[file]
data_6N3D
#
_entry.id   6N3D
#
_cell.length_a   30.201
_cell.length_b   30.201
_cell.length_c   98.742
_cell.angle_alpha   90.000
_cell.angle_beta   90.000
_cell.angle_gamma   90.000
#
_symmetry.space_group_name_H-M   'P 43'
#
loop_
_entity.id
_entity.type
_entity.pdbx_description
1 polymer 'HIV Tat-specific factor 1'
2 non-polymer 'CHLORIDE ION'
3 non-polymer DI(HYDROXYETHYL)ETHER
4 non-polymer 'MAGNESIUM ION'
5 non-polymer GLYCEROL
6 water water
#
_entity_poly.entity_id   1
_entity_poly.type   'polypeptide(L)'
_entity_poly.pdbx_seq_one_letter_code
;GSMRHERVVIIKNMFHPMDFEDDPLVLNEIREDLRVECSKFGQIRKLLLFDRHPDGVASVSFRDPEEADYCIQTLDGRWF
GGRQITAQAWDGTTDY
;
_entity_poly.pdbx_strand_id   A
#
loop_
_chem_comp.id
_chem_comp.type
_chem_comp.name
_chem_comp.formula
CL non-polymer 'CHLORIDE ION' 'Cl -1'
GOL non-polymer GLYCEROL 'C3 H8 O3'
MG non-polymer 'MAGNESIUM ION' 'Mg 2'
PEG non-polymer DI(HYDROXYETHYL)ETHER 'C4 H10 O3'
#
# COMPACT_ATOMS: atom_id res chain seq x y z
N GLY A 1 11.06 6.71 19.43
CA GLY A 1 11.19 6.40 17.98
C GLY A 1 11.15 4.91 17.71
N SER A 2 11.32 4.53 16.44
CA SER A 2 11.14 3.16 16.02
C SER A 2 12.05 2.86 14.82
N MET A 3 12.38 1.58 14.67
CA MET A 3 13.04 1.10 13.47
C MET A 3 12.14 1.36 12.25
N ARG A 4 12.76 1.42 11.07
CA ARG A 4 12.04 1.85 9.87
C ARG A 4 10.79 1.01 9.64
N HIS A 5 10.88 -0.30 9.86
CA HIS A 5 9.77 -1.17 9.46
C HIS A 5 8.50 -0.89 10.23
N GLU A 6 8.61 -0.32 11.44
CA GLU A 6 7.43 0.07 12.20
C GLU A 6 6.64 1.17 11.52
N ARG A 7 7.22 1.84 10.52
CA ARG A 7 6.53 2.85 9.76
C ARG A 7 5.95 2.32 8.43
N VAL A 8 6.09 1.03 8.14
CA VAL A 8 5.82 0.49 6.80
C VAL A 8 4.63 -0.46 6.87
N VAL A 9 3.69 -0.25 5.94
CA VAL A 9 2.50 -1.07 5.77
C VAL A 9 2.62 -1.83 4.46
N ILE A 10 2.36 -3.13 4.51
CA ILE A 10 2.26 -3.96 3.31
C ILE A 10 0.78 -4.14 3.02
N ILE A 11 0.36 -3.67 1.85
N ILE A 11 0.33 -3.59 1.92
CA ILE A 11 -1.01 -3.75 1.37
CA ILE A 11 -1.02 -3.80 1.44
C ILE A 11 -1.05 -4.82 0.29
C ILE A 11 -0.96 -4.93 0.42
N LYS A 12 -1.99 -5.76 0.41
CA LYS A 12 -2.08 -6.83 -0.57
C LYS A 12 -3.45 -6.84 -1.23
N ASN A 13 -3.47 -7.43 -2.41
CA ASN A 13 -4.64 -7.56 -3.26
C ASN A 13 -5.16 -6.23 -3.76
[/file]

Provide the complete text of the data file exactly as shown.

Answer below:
data_6N3D
#
_entry.id   6N3D
#
_cell.length_a   30.201
_cell.length_b   30.201
_cell.length_c   98.742
_cell.angle_alpha   90.000
_cell.angle_beta   90.000
_cell.angle_gamma   90.000
#
_symmetry.space_group_name_H-M   'P 43'
#
loop_
_entity.id
_entity.type
_entity.pdbx_description
1 polymer 'HIV Tat-specific factor 1'
2 non-polymer 'CHLORIDE ION'
3 non-polymer DI(HYDROXYETHYL)ETHER
4 non-polymer 'MAGNESIUM ION'
5 non-polymer GLYCEROL
6 water water
#
_entity_poly.entity_id   1
_entity_poly.type   'polypeptide(L)'
_entity_poly.pdbx_seq_one_letter_code
;GSMRHERVVIIKNMFHPMDFEDDPLVLNEIREDLRVECSKFGQIRKLLLFDRHPDGVASVSFRDPEEADYCIQTLDGRWF
GGRQITAQAWDGTTDY
;
_entity_poly.pdbx_strand_id   A
#
loop_
_chem_comp.id
_chem_comp.type
_chem_comp.name
_chem_comp.formula
CL non-polymer 'CHLORIDE ION' 'Cl -1'
GOL non-polymer GLYCEROL 'C3 H8 O3'
MG non-polymer 'MAGNESIUM ION' 'Mg 2'
PEG non-polymer DI(HYDROXYETHYL)ETHER 'C4 H10 O3'
#
# COMPACT_ATOMS: atom_id res chain seq x y z
N GLY A 1 11.06 6.71 19.43
CA GLY A 1 11.19 6.40 17.98
C GLY A 1 11.15 4.91 17.71
N SER A 2 11.32 4.53 16.44
CA SER A 2 11.14 3.16 16.02
C SER A 2 12.05 2.86 14.82
N MET A 3 12.38 1.58 14.67
CA MET A 3 13.04 1.10 13.47
C MET A 3 12.14 1.36 12.25
N ARG A 4 12.76 1.42 11.07
CA ARG A 4 12.04 1.85 9.87
C ARG A 4 10.79 1.01 9.64
N HIS A 5 10.88 -0.30 9.86
CA HIS A 5 9.77 -1.17 9.46
C HIS A 5 8.50 -0.89 10.23
N GLU A 6 8.61 -0.32 11.44
CA GLU A 6 7.43 0.07 12.20
C GLU A 6 6.64 1.17 11.52
N ARG A 7 7.22 1.84 10.52
CA ARG A 7 6.53 2.85 9.76
C ARG A 7 5.95 2.32 8.43
N VAL A 8 6.09 1.03 8.14
CA VAL A 8 5.82 0.49 6.80
C VAL A 8 4.63 -0.46 6.87
N VAL A 9 3.69 -0.25 5.94
CA VAL A 9 2.50 -1.07 5.77
C VAL A 9 2.62 -1.83 4.46
N ILE A 10 2.36 -3.13 4.51
CA ILE A 10 2.26 -3.96 3.31
C ILE A 10 0.78 -4.14 3.02
N ILE A 11 0.36 -3.67 1.85
N ILE A 11 0.33 -3.59 1.92
CA ILE A 11 -1.01 -3.75 1.37
CA ILE A 11 -1.02 -3.80 1.44
C ILE A 11 -1.05 -4.82 0.29
C ILE A 11 -0.96 -4.93 0.42
N LYS A 12 -1.99 -5.76 0.41
CA LYS A 12 -2.08 -6.83 -0.57
C LYS A 12 -3.45 -6.84 -1.23
N ASN A 13 -3.47 -7.43 -2.41
CA ASN A 13 -4.64 -7.56 -3.26
C ASN A 13 -5.16 -6.23 -3.76